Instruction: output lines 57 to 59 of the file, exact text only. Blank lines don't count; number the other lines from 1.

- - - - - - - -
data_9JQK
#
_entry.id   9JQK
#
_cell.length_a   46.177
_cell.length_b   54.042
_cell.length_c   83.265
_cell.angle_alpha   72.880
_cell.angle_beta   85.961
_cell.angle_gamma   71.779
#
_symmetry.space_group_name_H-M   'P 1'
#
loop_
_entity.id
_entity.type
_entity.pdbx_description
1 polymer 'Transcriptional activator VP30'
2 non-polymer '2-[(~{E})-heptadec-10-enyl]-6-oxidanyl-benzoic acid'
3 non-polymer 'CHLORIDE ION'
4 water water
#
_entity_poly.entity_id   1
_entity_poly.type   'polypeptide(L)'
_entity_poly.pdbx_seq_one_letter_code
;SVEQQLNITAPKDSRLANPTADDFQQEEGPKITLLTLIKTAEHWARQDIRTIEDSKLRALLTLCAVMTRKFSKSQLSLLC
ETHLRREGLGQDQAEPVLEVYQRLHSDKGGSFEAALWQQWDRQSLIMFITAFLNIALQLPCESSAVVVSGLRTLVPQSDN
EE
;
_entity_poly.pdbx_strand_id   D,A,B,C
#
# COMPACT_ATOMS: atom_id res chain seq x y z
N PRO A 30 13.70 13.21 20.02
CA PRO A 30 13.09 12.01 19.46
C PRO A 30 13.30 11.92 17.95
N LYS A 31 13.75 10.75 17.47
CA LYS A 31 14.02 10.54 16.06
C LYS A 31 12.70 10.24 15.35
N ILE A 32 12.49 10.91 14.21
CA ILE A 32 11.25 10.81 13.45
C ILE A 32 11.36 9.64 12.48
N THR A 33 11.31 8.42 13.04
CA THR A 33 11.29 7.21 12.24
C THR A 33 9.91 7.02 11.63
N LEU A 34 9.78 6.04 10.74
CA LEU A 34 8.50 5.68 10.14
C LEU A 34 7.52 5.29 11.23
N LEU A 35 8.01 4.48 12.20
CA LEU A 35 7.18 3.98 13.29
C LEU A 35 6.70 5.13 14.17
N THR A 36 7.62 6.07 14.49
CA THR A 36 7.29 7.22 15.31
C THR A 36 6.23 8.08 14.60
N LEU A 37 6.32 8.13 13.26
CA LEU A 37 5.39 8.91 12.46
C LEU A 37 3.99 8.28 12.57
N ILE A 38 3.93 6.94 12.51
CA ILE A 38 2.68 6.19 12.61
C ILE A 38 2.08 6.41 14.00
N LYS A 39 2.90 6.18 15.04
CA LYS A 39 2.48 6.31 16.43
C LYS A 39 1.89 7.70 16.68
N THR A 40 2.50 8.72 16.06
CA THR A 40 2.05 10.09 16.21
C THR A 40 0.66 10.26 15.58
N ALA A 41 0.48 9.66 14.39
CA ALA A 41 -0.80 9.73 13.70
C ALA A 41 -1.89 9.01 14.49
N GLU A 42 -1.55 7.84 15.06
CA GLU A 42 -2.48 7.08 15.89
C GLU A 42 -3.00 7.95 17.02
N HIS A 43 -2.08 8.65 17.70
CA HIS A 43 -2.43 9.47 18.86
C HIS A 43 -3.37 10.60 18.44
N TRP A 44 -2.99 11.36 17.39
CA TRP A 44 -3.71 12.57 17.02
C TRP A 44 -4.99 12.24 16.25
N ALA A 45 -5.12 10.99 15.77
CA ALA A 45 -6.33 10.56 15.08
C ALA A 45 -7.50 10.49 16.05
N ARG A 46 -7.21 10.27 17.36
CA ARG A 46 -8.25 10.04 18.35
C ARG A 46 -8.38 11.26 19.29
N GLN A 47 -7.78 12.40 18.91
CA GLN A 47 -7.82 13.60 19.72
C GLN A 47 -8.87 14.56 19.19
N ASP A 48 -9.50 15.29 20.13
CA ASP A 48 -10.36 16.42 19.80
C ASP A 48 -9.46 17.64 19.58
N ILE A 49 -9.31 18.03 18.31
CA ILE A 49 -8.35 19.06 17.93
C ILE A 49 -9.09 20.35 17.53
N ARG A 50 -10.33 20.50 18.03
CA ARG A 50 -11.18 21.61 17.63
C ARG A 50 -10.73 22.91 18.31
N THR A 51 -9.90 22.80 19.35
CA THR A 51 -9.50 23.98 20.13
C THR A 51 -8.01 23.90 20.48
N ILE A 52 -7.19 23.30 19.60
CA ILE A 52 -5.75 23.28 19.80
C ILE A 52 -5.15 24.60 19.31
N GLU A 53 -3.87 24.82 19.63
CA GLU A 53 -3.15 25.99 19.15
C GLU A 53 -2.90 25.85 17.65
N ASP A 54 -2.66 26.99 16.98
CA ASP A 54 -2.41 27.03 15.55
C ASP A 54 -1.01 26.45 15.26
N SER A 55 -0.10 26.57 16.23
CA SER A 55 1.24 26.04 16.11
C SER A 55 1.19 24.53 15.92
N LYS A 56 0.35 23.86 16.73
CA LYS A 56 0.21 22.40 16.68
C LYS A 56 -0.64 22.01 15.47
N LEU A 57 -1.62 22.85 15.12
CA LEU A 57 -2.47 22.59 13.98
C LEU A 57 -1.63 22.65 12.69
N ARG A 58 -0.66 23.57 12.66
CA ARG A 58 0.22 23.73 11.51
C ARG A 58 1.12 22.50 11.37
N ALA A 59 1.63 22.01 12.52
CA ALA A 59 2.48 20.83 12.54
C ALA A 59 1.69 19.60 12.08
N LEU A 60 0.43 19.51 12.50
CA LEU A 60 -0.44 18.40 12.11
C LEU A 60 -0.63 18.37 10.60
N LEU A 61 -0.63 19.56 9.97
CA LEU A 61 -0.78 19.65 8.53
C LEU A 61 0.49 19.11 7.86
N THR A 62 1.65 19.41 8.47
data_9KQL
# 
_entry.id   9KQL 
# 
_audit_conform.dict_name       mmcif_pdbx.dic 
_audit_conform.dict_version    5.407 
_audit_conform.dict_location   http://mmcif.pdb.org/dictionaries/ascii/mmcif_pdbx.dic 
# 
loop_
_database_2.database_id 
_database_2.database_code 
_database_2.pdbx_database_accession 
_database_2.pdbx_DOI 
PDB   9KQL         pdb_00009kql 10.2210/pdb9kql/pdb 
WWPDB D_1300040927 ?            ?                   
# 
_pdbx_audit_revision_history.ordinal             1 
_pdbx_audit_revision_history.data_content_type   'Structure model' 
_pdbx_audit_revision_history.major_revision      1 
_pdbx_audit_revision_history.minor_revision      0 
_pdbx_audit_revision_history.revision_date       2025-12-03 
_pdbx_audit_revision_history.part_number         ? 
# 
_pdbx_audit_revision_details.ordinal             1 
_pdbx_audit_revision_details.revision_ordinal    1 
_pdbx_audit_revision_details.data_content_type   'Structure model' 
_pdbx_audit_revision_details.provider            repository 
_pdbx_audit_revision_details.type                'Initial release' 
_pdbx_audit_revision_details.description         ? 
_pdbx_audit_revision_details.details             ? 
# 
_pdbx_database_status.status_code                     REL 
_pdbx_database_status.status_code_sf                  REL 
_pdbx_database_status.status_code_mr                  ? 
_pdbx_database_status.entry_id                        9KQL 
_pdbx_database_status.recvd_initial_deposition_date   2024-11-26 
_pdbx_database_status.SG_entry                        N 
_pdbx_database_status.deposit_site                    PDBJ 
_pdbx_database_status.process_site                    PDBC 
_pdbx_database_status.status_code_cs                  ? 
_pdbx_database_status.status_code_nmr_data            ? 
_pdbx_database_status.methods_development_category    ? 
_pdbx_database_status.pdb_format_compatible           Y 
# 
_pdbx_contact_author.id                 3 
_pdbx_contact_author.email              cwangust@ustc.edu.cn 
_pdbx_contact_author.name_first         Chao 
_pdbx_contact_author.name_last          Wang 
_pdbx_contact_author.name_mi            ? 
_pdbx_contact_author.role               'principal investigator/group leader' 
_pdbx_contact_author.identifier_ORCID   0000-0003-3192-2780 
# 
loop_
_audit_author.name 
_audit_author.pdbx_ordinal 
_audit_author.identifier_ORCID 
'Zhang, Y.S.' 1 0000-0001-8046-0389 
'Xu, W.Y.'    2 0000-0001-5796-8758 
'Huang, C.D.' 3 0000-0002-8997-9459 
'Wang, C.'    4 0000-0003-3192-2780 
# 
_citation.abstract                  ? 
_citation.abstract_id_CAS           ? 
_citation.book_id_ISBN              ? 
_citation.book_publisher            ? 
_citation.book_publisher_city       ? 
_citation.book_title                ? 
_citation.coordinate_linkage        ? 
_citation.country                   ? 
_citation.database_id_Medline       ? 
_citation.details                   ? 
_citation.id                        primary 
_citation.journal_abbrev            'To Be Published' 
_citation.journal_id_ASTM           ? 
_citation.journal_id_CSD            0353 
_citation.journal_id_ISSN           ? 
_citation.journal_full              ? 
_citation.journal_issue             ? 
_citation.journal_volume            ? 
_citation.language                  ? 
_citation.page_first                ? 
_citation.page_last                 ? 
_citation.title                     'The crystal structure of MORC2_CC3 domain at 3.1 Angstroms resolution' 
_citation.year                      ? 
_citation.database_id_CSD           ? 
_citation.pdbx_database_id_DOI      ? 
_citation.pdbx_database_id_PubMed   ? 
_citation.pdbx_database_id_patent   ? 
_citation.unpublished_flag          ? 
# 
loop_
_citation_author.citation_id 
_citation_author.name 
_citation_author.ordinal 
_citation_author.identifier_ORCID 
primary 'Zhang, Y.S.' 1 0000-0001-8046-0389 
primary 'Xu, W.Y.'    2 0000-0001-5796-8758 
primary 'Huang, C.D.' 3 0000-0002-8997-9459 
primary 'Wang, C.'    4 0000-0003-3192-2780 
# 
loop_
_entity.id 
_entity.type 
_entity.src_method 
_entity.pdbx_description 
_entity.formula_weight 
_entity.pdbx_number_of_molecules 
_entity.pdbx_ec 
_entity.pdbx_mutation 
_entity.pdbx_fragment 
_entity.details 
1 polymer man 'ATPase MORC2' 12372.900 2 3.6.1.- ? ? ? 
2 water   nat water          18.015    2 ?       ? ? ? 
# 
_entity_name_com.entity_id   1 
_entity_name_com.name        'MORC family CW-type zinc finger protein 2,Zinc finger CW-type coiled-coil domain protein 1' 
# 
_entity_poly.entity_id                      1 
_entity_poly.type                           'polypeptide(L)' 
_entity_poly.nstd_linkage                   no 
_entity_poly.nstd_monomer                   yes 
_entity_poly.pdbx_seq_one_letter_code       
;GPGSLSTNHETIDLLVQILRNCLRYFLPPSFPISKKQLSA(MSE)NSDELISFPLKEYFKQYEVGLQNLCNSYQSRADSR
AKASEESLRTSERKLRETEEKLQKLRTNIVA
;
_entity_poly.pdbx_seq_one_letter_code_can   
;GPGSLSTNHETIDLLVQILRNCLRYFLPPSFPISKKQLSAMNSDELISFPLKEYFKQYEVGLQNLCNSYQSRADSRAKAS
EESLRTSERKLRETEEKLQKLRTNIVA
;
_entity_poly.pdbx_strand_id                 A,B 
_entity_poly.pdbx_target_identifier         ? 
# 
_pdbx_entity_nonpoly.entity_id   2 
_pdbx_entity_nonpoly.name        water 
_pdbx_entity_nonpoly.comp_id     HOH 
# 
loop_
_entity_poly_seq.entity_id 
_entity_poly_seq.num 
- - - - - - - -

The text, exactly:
N ILE A 38 3.93 6.94 12.51
CA ILE A 38 2.68 6.19 12.61
C ILE A 38 2.08 6.41 14.00